Durber, K., Halkett, G. K., McMullen, M., Nowak, A. K.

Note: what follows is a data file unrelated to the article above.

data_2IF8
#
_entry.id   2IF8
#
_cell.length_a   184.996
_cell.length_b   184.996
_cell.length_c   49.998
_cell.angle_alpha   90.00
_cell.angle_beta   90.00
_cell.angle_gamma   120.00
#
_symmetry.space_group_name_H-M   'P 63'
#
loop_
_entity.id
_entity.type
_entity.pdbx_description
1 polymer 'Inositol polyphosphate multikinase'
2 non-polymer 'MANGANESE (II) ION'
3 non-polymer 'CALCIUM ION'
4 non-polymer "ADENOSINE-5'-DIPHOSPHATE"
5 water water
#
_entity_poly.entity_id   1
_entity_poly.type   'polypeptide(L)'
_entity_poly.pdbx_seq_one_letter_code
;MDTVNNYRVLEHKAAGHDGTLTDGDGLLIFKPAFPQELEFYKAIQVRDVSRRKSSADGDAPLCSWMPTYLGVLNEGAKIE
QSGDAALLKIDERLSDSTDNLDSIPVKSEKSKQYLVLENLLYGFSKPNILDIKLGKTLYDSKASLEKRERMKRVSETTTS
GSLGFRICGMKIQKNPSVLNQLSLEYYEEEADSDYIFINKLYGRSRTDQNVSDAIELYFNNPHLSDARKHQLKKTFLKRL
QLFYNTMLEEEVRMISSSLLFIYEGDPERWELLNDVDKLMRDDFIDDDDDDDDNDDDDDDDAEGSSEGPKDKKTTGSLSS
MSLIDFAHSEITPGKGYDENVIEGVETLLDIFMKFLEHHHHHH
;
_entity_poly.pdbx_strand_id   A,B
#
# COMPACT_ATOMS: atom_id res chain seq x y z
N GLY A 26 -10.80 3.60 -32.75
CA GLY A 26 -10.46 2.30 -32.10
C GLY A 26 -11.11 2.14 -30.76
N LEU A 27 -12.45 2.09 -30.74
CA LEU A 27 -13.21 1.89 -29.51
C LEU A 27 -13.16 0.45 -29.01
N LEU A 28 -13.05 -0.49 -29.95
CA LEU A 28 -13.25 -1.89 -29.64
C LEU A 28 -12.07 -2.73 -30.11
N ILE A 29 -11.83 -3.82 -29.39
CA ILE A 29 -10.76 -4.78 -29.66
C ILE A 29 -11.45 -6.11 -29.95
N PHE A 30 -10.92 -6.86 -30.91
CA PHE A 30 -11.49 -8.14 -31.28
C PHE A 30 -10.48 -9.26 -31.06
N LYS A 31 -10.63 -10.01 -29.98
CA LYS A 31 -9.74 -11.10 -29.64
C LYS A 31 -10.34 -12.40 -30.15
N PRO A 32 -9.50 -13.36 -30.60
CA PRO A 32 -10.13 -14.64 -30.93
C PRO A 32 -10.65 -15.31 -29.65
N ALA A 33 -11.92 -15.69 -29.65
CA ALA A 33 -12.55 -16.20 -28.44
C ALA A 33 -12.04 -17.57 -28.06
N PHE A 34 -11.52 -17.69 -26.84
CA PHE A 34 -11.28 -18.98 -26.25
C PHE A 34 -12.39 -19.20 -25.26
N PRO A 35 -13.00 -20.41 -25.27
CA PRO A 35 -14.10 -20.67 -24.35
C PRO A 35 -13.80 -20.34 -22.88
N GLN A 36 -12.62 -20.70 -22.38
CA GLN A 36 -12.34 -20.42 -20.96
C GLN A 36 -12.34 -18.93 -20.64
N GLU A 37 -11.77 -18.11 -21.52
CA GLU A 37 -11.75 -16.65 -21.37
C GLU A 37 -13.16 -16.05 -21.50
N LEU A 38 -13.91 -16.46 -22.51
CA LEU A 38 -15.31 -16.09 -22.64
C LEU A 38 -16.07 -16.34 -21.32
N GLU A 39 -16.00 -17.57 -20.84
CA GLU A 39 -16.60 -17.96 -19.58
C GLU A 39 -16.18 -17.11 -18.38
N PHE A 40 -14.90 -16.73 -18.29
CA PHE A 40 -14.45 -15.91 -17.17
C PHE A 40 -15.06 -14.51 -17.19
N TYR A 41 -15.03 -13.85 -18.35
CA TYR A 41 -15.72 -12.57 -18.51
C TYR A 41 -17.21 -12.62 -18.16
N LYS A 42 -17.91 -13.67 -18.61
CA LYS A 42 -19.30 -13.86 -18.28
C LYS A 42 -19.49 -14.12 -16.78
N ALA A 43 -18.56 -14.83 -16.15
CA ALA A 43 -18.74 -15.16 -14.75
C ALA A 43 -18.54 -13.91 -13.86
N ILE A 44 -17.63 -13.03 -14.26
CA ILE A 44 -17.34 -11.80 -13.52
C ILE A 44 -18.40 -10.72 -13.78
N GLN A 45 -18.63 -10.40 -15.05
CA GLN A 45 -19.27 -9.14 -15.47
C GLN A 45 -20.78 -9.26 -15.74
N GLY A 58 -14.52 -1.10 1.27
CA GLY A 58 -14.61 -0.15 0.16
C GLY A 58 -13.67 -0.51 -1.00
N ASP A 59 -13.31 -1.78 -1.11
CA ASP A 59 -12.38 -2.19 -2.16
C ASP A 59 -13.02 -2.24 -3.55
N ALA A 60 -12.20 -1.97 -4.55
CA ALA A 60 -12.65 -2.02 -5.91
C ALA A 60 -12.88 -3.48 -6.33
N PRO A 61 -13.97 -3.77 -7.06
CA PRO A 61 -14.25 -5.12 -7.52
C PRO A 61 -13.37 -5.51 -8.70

AIM/BACKGROUND: The FACT COST is a patient-rated measure of financial toxicity, developed and validated in a North American population. We aimed to confirm the validity and reliability of the FACT COST in Australian cancer patients, because the Australian healthcare funding structure is different to that in North America. METHODS: A single center, cross-sectional study design investigated financial toxicity in oncology outpatients. Eligible adults had current malignancy, with or without active cancer treatment. The primary endpoint was the degree of financial toxicity experienced via the COST questionnaire; secondary endpoints included health-related quality of life (Functional Assessment of Cancer Therapy-General), anxiety, and depression (Hospital Anxiety and Depression Scale). Clinical and demographic data were recorded. Statistical analysis determined the internal consistency, test-retest reliability and validity of COST, and correlations between COST score and secondary endpoints. RESULTS: A total of 257 patients participated (79% response rate). Fifty-three percent were female; median age 63 years (range 19-88). COST scores were skewed toward less financial toxicity, median 26 (SD 10.3, range 1-43), lower scores indicating higher toxicity. High internal consistency (Cronbach’s α = 0.884), test-retest reliability (ICC = 0.801), and convergent validity were demonstrated. Financial toxicity was greatest in younger participants, those with more inpatient admissions, those with a change in employment status following diagnosis, and those in the lowest income quintile. Financial toxicity was associated with worse health-related quality of life, and greater depression and anxiety. CONCLUSION: The COST measure of financial toxicity demonstrated acceptable validity parameters in an Australian outpatient population. Greater financial toxicity was associated with worse psychological well-being and with certain patient demographics.